A Green Roof I Experienced in Tokyo.

I was visiting an architect friend’s house in Tokyo, by the name of Eri Doi, who had designed her own house. Being a Realtor, I had already noticed how effectively she had designed the house in such a way as to maximize the feeling of space despite the lack of actually having it, a challenge which Tokyo is so famous for. But there was something to the place that had yet to reveal itself.

After having spent a while there, it came out that they had a lawn. Pretty amazing since such a thing is almost unheard of in Tokyo and most of Japan for that matter as the lots are taken up entirely or almost entirely by the houses that are built on them. The thing was, they had theirs on the roof. I just had to see it, so we climbed up and out the little door that leads to the roof to see their “yard”.

This private green space can of course be used for leisure, but it is also ecologically desirable as it has a positive impact on carbon emissions and general pollution. According to Eri, the evaporation of the water in the soil has a cooling effect on the house in the summer and it also provides some extra insulation.

The benefits of this relatively simple innovation are varied. Green roofs are used to:

And yes, that’s right there is one thing that may not appeal to everyone, it does need to be mowed periodically if you want to keep it looking good. This particular one has some pretty solid safety harnesses on the roof to keep you anchored to it while the yard work is done on that convex section of the roof. The mower was kind of interesting too, it was the size and shape of an upright vacuum, but on the bottom was a spinning disc shaped blade with straight little teeth on it. I assume that once the grass is cut by this blade, it is sucked up into a container like in a vacuum.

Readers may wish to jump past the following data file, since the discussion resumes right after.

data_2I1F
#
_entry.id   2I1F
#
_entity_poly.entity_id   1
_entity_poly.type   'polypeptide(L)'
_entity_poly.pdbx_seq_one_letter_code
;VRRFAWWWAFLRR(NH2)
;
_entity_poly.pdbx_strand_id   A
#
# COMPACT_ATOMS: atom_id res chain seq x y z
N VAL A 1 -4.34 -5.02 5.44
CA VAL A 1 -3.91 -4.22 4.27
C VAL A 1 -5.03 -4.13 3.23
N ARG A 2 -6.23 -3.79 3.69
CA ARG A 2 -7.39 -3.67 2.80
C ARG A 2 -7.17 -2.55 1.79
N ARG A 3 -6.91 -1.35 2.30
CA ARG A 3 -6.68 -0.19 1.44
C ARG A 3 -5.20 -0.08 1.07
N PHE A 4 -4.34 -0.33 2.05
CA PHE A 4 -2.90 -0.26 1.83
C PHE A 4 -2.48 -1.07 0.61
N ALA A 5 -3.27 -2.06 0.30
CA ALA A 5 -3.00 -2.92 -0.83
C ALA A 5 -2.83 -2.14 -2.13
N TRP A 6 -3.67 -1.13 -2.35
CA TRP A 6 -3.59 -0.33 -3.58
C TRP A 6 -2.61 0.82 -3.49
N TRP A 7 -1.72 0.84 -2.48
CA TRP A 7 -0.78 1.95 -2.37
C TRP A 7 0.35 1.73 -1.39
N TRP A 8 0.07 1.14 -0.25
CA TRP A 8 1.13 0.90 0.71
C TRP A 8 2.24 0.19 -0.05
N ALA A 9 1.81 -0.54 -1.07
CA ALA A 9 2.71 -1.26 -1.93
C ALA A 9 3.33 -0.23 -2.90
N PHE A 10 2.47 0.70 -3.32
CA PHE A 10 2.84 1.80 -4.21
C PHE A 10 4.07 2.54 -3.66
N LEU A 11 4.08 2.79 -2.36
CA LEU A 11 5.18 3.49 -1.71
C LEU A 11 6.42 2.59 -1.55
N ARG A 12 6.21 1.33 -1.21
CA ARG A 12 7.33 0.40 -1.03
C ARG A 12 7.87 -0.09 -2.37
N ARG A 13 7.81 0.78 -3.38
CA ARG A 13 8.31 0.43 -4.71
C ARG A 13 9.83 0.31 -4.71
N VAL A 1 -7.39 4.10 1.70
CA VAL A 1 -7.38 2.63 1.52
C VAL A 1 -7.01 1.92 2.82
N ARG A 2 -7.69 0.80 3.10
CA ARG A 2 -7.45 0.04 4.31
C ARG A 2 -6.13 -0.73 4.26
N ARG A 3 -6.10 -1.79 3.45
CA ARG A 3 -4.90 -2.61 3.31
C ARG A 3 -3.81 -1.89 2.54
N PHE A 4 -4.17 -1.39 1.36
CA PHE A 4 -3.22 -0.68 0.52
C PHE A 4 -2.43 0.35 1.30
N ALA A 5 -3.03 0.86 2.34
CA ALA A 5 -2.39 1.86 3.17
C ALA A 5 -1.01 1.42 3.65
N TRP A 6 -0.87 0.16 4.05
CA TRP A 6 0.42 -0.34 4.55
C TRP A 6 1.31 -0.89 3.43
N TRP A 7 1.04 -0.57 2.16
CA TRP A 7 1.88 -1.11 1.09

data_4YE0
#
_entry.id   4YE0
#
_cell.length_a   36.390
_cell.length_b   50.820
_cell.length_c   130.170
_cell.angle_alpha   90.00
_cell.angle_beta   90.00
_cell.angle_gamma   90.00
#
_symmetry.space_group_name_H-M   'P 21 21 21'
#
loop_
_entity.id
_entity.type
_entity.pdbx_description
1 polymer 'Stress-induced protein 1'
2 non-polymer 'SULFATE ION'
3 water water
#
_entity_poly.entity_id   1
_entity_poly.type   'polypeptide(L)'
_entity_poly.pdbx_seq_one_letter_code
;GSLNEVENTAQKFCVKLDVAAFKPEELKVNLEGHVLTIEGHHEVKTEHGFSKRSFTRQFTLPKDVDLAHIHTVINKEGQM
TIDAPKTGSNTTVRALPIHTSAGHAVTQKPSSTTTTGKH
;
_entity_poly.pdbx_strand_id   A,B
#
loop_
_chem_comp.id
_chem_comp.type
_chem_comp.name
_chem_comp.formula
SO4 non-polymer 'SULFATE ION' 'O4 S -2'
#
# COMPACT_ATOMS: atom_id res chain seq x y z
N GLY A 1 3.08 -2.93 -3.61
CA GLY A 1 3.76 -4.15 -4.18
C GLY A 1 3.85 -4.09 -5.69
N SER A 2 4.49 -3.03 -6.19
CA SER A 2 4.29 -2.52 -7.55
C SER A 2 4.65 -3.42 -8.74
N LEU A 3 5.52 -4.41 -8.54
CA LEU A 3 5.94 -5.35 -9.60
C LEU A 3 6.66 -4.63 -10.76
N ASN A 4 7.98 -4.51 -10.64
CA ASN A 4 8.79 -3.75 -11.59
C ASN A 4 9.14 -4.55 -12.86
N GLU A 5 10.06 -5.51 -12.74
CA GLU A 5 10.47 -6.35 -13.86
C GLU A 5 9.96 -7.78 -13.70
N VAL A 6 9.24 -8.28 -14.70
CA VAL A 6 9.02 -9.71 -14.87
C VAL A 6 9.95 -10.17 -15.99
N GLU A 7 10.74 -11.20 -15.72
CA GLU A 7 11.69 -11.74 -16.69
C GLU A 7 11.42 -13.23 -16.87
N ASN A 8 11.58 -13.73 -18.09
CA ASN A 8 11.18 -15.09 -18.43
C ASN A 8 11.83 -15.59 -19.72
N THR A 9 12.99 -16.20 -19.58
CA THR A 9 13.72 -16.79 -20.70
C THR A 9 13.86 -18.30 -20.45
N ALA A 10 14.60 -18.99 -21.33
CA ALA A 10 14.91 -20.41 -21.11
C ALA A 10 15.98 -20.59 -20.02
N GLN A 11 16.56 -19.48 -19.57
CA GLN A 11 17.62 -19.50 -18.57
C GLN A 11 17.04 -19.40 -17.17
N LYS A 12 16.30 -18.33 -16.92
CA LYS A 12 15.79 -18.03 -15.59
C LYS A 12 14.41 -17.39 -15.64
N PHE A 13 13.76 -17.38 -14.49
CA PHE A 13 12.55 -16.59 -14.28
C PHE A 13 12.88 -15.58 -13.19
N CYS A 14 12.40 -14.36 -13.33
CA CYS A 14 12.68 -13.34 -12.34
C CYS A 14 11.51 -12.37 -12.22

Oh, and by the way, Japanese grass doesn’t stay green all year. In fact it’s totally dry and brown in the winter, just in case you were wondering why it’s not totally green in the picture above.

Seeing this got me thinking about applying it to homes in Nanaimo. Right away I thought of us it as a way to improve ones view, as ocean views are such a hot item in Nanaimo. I’ve seen so many homes in Nanaimo where you have a great ocean view from upstairs and/or from the roof but not from the yard. I think it would be a great way to maximize one’s enjoyment of the view available to them or get one that wasn’t available before. I haven’t seen or heard of one in Nanaimo yet, and would like to hear from anyone who has or is planning to attempt these kinds of things.

Eri gave me the roof plans in PDF format for the roof and some photos of the construction process. I’ve put a translation of the steps below. Check them out.

process_photo.pdf

Roof Plans

Here is a translation of the steps described in the PDF with photos of the construction process of the curved section of the roof. They are numbered to match the photos:

1. Fibre Reinforced Plastic (FRP) waterproofing is the first layer to be put down. It is installed with some resilient and springy layers for enduring the effects of earthquakes.

2. Here is the completed FRP waterproofing. There are some protruding bars/ledges for preventing dirt from sliding.

3. Plastic loop fasteners are taped and glued to the FRP surface.

4. Those rings are covered with a net.

5. Sand bags are fastened around the sky lights, the roof’s edge and the protruding bars/ledges.

6. A 10cm layer of artificial lightweight soil is installed.

7. Sections of turf are placed aroundthe edge and fastened so they don’t move.

8. The rest of the turf is installed in an interlocking fashion.

9. The green roof is completed by watering the grass.

As for the flat part of the roof, we see more of the same kinds of steps.

 

 Ryan Coffey

 

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